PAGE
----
I practice with Calvin before school. I KNOW how hard it is to get out of bed and start the IV drip of coffee at 6:00.  It's DARK here now! But, nothing ever interrupts up at 6:00. The phone doesn't ring.  I don't schedule a doctor appt. or furnace repair. We just practice. It's harder with Mary. Last year we practiced after school. That was a disaster. She was tired from first grade and I was in a hurry and already had my mind on teaching. This year we're practicing after dinner. That is working much better.  She's much more interested in staying at the piano an extra five minutes if it means delaying B.E.D. It's still not perfect. We miss more days than I wish.

I've been both parents--the perfectly consistent one and the flakey one. Dr. Suzuki says, success leads to success. It's so true. When I'm in a good groove with Mary she loves it and we make progress and resistances quells. When I'm inconsistent she forgets songs, forgets reading elements and WORST OF ALL, she feels like she is struggler at the piano. It becomes hard. That is the last thing I want.

As a side note. My husband never practices. Ever. He just shows up for the gig. He is an outlier. Do not use this data point. I guess his previous 10,000 hours are still sustaining him.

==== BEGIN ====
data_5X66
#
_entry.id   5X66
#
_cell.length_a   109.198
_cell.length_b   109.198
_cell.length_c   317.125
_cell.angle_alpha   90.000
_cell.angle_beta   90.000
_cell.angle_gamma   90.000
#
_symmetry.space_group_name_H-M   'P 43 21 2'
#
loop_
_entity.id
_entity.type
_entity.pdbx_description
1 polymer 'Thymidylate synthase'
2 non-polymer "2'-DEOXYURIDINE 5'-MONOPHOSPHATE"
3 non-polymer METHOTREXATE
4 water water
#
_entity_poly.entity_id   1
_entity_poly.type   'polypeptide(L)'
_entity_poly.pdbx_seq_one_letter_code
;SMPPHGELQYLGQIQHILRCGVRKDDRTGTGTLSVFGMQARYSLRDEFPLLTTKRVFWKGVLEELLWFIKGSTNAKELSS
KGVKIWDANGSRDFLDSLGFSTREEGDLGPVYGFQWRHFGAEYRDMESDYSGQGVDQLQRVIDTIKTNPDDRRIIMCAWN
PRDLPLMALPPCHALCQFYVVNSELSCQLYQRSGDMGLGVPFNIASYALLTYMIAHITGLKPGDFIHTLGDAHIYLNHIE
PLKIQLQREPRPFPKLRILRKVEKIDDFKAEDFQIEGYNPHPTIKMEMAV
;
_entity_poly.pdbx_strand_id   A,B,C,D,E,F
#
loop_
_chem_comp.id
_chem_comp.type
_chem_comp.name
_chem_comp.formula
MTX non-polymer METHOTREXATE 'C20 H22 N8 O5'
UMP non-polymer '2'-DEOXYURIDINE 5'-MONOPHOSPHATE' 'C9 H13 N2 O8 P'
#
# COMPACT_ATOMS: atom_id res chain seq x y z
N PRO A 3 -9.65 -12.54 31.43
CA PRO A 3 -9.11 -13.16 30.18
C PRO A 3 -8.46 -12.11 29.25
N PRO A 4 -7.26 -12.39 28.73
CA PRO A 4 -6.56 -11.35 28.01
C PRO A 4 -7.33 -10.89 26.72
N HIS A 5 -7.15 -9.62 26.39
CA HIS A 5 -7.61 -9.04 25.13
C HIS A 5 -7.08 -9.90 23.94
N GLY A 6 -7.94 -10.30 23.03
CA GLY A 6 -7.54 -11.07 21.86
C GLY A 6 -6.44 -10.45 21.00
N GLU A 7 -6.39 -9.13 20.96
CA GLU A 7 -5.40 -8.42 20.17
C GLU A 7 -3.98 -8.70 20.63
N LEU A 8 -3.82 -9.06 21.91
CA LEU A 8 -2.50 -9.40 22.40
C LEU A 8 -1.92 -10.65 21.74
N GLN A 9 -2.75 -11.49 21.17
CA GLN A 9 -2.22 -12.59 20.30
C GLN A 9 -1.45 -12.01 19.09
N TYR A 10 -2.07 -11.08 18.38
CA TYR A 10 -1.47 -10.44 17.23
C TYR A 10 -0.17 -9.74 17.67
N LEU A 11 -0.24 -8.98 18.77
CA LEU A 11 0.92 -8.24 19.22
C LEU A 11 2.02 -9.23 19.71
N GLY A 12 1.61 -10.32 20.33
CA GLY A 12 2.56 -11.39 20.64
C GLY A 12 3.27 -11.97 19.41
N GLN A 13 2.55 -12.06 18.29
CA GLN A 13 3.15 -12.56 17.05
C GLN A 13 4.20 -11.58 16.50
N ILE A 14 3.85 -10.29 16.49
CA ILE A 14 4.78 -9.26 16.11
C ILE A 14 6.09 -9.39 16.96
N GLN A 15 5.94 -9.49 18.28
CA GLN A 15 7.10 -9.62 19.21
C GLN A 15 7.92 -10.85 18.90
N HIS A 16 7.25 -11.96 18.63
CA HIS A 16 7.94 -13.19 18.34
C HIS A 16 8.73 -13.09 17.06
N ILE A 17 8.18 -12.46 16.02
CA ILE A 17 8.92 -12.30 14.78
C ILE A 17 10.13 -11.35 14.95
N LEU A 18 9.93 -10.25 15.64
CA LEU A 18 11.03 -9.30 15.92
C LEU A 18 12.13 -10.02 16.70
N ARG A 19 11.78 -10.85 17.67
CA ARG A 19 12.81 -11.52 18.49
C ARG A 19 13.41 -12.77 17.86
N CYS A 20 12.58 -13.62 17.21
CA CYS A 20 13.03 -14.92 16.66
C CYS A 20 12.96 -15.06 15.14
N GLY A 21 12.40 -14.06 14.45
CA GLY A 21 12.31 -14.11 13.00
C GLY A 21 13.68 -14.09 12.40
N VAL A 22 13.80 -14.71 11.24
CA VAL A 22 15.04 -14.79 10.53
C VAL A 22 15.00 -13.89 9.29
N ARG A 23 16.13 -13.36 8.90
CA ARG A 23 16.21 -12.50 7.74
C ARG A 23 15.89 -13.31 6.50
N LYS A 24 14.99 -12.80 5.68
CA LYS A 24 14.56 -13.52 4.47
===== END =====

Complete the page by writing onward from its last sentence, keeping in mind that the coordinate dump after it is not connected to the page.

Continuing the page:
Anything worth doing is worth doing right. No one ever practiced more by getting yelled at. At least not for very long. We have to want to practice because we love the music and because we get pleasure from playing and that only happens when we reach a base level of skill, which can ONLY be earned through some level of time at the instrument. Success leads to success.

Suzuki piano is not something you can do half way. You can't show up for the lessons and make progress. Traditional method? Maybe? You could make a little progress sight-reading for 30 minutes a week. In three-hundred fifty-seven years you will reach your 10,000 hours. We don't have that much time.

Training the ear, learning a language, as we do in Suzuki piano requires daily work.

So here's the contest:  fifty day's of consecutive practice earns you a Kotrba Piano Studio t-shirt.  Everyone's names will be on the back (I hope) and the front will be designed by Jackie Rath and her artistic friend Charlie, so you know it will be cool. You don't have to sell your soul people. Just get to the piano every day. If you are on an airplane, do a theory workbook. Otherwise-play through your songs for Dad or grandma or your friends. Get in a routine. Make the question--when will I practice today? Not--will I practice today?  You will be amazed.  It will become easy.  I'm doing it.  My kids are doing it.  Fifty days--from today until the Christmas recital.  Go go go go . . . don't say, we can't do it!  Just try!!!!

Thursday, October 18, 2012

Skipping the Meltdown

Okay.  It's not that I haven't had a million blog entries in my mind the last ten days. . . it's just that Bill started his new job, the kids are at two schools this year and studio life has been very full, as well as the accompanying at church.